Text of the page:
Phobias - What They Are And How To Get Rid Of Them
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hypnosis for phobia cd

Phobias - What They Are
And How To Get Rid Of Them

By Alan B. Densky, CH


A phobia is defined as an irrational fear or dread. When a person has a phobic attack, they get panicky feelings; their respiration and heart rate increase; they may feel choked up like their heart is in their throat; their palms may get sweaty; they may hear a ringing in their ears; and they may find that they are unable to participate in an activity. These feelings motivate the individual to try to avoid the situations and environments that trigger them.


For instance, if a person has a driving phobia, they would exhibit these symptoms when they try to drive, or possibly even when they just think about driving. Or a panic attack could happen only when driving in certain places like over bridges. This phobia could make it difficult or even impossible for an individual to drive.

Stage freight is a fairly common phobia. The panicky feelings appear when the individual tries to talk in front of a person that they are intimidated by, or they may get up to talk in front of a group of people. The size of the group can vary. It could consist of only a few people, or it could be a larger group of people, depending upon the individual. This phobia can be triggered by fears of inadequacy, or a lack of self-confidence or self-esteem.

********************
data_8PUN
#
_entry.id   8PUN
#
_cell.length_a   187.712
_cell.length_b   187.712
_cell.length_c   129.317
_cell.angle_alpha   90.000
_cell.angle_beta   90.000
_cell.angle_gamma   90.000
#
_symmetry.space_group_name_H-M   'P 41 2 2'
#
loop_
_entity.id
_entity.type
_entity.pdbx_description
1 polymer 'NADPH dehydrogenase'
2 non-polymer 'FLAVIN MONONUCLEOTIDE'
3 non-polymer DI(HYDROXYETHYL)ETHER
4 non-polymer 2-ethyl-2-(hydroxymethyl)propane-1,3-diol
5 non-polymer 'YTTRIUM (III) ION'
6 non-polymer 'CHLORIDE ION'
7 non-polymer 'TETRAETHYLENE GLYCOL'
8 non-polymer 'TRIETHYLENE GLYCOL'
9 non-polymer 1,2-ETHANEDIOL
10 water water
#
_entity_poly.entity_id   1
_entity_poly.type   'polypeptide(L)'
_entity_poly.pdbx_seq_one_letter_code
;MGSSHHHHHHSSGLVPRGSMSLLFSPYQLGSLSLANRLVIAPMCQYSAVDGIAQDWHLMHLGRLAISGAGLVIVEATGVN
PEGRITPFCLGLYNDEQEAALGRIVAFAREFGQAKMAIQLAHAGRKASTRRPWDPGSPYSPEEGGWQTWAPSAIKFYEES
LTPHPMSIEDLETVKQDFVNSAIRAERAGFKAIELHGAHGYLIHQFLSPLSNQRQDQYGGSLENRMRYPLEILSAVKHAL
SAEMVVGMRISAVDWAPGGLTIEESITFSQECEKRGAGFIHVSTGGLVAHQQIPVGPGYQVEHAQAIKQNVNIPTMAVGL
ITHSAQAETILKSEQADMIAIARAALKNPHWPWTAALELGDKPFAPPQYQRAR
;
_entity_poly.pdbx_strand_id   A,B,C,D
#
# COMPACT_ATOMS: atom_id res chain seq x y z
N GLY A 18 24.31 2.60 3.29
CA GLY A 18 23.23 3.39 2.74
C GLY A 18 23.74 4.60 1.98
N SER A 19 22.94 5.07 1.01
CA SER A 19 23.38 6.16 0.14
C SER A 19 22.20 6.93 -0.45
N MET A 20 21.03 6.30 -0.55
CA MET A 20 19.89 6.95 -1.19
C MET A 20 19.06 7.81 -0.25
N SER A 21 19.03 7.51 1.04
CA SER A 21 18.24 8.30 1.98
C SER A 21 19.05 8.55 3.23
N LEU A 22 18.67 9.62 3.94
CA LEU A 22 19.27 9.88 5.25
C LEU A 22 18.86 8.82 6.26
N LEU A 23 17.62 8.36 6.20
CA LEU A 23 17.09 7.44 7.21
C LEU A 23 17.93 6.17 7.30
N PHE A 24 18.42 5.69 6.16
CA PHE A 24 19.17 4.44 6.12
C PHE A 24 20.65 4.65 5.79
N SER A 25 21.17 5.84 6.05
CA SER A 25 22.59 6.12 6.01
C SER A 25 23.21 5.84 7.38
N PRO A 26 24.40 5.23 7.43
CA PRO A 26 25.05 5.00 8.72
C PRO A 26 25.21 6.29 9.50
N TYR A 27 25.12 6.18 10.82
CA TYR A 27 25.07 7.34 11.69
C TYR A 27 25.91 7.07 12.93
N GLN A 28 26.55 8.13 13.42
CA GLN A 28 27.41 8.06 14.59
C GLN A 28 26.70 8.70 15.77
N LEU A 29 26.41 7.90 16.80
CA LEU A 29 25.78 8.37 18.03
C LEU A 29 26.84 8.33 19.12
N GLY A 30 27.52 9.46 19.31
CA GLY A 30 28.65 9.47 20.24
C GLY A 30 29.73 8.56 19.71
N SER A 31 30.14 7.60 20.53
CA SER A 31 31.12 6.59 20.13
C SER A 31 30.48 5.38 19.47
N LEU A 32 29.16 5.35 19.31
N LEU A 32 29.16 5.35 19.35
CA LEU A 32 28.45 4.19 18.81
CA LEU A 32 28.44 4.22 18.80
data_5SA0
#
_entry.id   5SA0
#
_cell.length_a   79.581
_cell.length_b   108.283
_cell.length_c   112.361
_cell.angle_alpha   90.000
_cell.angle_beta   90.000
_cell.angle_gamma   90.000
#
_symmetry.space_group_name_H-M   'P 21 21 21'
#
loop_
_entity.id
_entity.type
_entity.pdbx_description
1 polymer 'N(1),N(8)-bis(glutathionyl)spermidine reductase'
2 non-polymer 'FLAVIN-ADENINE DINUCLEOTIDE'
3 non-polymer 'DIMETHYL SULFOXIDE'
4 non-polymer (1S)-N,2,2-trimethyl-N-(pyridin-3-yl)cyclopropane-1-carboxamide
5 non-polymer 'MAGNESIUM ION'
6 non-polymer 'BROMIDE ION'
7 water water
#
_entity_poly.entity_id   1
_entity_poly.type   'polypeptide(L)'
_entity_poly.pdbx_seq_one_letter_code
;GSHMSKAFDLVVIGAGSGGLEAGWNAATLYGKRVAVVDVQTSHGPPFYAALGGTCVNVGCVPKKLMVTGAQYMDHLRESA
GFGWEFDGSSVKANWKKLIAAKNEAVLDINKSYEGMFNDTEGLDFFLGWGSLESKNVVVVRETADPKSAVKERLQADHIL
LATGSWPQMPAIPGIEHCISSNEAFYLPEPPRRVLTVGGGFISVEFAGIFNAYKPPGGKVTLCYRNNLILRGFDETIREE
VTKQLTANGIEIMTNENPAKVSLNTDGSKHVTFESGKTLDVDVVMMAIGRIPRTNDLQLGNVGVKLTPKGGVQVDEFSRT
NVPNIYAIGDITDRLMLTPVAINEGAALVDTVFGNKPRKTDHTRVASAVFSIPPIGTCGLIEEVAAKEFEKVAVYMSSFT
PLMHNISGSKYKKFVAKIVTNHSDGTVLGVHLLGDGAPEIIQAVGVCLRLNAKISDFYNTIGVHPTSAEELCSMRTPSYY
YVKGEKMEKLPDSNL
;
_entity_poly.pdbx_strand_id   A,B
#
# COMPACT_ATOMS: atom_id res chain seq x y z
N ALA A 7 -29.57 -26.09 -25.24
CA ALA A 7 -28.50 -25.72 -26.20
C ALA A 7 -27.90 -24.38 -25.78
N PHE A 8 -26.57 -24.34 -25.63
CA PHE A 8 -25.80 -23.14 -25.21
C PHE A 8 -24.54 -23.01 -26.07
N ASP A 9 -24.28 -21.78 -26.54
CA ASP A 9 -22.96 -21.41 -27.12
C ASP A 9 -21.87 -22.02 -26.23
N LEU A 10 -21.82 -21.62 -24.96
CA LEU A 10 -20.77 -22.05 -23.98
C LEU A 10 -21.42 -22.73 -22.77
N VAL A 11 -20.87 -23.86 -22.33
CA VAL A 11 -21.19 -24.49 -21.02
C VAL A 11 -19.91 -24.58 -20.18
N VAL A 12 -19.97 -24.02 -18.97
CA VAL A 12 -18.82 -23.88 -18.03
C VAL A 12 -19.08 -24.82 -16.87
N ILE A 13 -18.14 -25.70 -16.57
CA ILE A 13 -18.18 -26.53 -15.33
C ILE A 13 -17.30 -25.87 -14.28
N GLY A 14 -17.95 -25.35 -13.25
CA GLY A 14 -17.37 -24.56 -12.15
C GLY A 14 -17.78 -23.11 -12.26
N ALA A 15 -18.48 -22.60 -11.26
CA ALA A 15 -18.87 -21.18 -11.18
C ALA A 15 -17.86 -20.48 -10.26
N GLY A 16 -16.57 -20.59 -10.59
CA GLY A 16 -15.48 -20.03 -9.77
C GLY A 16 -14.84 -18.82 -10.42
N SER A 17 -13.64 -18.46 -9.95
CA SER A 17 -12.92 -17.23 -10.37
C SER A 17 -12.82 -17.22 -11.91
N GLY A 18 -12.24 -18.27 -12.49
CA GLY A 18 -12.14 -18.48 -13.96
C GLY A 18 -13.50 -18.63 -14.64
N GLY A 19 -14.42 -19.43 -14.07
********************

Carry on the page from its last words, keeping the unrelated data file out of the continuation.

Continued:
Those who suffer from social anxiety disorder (social phobia) can get extremely nervous just being around other people, even people they know. It's a fear of being criticized or evaluated by others. This type of irrational fear can be triggered in any kind of social interaction. A person could be waiting on line at a supermarket and get panicky feelings as they think about having to talk to the checker during checkout. Or they may be worrying about what other people in the line are thinking about them, or if another person in line might try to start a conversation with them.

The fear of taking tests (commonly known as test anxiety) is a very common phobia. Test anxiety is rooted in comparing yourself to other people, and is deeply rooted in a fear of failure.

People have experienced irrational fears to every kind of experience under the sun. For example: Snakes; bugs; relationships; flying; small enclosed places; animals; high places; death; and even the great outdoors.

Agoraphobia is generally thought to be a fear of open spaces, as the literal definition suggests. However, this definition is quite misleading because Agoraphobics are really afraid of having a panic attack, wherever they may happen to be. Agoraphobia develops when a person begins to avoid places or situations they have associated with anxiety. For example, they could have a panic attack at home, at church, or in a supermarket.

For many, once the panic attacks have started, the Agoraphobic begins to expect them to happen. And this expectation actually causes them to occur with increasing frequency. Other people experience fearful feelings on a continuous basis. These feelings cause an overall discomfort, rather than panic.

Many people remain in a state of anxious anticipation because of these fears. Some people become "housebound" while others function "normally" but with great difficulty, often attempting to hide their discomfort. Agoraphobia then, is a severe anxiety condition and a phobia, as well as a pattern of avoidant behavior.



Some doctors treat their patients with sedatives, which can make the condition worse over prolonged usage. Sedatives do not treat the underlying cause of a phobia; they only mask some of the symptoms.


Some counselors use Talk Therapy. Talk therapy is simply talking about what is bothering you. Unfortunately, talking about or even thinking about the situation or environment that triggers a phobia can trigger a panic attack!